Yuri, yaoi’s complement, hasn't really been well-received in Canada. While the whole genre seemed to be on hiatus for awhile, Seven Seas is trying again, this time with one of the best yuri manga authors you could ask for.
With a solid story and excellent art, Girl Friends (like most Milk Morinaga manga) has just the right amount of romance without it being too mushy, and just the right amount of fanservice making it cute and pleasing to the eye, but not 18+. The primary storyline (like a lot of yuri manga) centres around two girls figuring out that they feel more than friendship between each other (and just what the heck that even means). “Is it really actually love?” is quite the prominent question in the characters’ minds as they compare it with everyday life and the people around them. While I’d say the story is rather slow, the issues, discoveries, and decisions that the characters make in each chapter build up the story considerably and only leaves the reader wanting more.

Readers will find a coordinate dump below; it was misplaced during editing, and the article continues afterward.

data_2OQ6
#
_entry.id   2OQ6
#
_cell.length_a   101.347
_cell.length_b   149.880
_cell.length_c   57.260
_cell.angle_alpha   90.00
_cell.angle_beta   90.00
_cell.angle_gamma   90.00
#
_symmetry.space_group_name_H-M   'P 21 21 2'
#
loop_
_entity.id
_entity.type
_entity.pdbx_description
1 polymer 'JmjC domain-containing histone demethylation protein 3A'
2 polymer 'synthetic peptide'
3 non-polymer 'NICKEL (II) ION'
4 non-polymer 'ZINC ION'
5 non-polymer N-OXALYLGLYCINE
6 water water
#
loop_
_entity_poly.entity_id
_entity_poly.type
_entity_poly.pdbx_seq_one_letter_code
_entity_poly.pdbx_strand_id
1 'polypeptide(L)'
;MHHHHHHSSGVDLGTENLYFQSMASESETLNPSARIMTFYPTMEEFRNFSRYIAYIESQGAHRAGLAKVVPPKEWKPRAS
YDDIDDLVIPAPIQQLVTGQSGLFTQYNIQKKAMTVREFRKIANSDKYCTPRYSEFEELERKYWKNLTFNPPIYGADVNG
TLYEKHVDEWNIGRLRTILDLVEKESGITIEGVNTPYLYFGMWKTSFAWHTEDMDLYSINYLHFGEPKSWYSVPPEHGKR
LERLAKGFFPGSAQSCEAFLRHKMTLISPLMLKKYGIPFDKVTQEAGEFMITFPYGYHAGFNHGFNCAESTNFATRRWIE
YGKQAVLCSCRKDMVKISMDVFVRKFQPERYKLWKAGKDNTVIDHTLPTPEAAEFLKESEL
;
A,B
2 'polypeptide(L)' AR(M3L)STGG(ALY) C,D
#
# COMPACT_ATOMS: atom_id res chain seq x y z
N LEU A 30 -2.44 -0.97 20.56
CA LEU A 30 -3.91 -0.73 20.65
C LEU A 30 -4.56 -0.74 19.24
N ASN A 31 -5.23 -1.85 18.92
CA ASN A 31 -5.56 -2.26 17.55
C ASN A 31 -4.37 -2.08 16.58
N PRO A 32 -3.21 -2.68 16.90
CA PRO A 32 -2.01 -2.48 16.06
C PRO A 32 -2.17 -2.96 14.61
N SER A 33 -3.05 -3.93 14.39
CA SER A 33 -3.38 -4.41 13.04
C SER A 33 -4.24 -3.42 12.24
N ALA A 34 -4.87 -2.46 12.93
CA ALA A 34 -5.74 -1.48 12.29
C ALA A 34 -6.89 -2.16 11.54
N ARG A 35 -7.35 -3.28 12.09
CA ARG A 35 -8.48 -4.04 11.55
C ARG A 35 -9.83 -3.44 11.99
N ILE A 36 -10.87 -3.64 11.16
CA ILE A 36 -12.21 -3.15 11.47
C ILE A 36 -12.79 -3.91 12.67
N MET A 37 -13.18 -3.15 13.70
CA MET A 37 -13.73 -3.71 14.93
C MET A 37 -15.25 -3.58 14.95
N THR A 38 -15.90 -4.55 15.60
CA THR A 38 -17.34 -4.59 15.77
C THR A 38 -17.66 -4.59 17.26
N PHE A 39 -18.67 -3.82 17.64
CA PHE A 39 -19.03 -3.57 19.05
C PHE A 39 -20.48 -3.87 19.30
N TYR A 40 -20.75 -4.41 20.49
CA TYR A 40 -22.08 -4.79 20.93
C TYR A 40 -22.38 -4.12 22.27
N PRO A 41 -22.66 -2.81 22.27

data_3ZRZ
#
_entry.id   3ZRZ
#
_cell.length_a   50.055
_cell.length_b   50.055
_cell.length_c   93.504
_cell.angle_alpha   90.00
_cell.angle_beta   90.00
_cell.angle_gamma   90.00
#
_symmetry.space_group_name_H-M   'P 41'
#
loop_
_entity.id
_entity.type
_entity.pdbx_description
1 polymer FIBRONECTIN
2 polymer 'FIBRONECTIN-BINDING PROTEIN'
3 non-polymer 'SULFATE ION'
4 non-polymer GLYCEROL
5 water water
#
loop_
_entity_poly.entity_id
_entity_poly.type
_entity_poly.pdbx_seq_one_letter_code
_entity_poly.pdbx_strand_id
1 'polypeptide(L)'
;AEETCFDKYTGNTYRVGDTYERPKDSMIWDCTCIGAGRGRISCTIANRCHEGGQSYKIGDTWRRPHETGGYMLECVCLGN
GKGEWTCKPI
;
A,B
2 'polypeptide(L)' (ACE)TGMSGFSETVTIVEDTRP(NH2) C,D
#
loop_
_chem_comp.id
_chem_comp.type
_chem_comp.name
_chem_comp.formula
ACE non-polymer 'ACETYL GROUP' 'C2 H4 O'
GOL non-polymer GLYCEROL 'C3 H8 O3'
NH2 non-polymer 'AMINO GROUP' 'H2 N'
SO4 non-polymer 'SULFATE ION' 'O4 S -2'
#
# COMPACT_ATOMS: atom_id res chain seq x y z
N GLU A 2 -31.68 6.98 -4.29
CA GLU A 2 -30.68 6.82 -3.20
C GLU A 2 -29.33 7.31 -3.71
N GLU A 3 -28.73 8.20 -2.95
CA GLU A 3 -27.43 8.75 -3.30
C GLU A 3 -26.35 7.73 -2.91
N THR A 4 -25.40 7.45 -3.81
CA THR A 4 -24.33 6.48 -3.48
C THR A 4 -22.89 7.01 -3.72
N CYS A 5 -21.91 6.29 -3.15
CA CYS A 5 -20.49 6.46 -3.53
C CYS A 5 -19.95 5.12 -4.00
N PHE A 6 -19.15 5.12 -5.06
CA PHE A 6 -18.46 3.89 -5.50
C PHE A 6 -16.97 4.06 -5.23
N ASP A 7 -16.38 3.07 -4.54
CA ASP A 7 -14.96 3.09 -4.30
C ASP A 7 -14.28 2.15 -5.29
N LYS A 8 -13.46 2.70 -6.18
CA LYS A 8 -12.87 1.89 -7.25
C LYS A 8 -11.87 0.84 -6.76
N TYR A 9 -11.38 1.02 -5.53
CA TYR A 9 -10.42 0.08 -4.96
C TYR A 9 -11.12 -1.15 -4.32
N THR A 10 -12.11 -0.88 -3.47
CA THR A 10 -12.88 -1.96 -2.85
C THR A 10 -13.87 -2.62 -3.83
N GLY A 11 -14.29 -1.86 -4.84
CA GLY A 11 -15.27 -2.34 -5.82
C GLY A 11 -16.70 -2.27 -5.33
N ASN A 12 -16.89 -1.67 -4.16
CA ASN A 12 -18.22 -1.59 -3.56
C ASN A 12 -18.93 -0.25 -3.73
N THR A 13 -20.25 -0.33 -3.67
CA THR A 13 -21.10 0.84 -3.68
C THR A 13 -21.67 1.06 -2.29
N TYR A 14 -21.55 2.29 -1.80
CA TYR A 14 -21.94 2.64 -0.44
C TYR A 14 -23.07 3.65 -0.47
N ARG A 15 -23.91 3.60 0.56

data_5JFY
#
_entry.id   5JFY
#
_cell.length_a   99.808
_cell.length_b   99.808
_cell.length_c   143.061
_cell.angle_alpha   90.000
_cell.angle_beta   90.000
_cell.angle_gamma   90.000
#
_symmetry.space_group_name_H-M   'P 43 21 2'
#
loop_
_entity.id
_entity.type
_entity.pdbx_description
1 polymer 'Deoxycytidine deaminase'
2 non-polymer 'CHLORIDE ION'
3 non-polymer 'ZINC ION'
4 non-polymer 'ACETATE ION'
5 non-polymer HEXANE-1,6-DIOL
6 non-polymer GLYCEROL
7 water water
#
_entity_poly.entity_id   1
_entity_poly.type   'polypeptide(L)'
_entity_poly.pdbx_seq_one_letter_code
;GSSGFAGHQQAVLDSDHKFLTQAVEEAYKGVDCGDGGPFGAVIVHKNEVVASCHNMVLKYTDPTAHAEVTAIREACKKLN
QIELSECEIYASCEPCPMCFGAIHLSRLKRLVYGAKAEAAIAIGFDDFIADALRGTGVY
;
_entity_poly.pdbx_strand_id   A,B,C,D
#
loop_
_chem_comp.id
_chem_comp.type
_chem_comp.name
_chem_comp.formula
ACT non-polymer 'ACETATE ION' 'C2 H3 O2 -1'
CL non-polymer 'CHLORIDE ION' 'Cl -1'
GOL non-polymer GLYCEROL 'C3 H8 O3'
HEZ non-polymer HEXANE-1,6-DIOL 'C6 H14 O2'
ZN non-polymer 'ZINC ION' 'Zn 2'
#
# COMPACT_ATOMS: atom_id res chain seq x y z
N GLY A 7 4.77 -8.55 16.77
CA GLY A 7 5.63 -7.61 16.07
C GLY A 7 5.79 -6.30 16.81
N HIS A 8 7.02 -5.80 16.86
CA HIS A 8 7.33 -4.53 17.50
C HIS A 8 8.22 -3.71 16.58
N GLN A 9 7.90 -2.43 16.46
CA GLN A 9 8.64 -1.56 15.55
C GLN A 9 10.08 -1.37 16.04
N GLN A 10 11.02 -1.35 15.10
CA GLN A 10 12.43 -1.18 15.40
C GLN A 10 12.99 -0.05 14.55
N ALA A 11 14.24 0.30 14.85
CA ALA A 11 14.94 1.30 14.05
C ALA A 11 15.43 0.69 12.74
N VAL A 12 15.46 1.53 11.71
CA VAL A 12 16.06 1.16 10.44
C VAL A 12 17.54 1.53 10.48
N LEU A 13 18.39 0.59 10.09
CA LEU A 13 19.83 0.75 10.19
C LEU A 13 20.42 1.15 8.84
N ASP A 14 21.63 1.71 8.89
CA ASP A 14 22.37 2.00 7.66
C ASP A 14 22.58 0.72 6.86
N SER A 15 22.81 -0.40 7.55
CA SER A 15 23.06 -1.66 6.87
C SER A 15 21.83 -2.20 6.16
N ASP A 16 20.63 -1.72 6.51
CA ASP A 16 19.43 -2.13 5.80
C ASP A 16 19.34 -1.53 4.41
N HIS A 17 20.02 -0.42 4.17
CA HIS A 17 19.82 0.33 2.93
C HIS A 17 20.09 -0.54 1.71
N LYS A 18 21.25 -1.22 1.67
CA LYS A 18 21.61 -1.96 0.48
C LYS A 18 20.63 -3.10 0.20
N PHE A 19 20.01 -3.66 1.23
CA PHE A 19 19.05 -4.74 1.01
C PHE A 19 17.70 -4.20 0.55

Much of the setting is presented as “everyday high-schoolgirl life”, from studies and exams and dieting, to dating guys, to shopping for cute dresses and accessories and stuff. As a guy myself, I cannot relate to any of that fluffy stuff, but it’s not overbearing, as the focus routinely comes back to the characters. Some of these themes actually add to the attractive cuteness of characters, and provides a bit more opportunities for fanservice (seeing them in different outfits, swimsuits, etc.), but that could just be attributed to Morinaga’s style.
Unlike a few yuri manga previously released in Canada (like Strawberry Panic
), Girl Friends’ setting is less whimsical and more realistic (relatively speaking, here), which I believe is a plus. I would say it somewhat parallels First Love Sisters
(which Seven Seas regrettably dropped long ago), but has a bit more fanservice, isn’t too melodramatic, and doesn’t beat around the bush as much, setting the relationship development front and centre. Just as the title suggests, Girl Friends explores the possibly ambiguous definition of “girlfriend” between two girls.
Bottom line: If you can get past a few manga panels about girly stuff every once in a while (inevitable because it focuses on girls!), I highly recommend giving Girl Friends a try, regardless of your familiarity with yuri or your gender. The yuri icon, Milk Morinaga, does not leave anything to disappoint.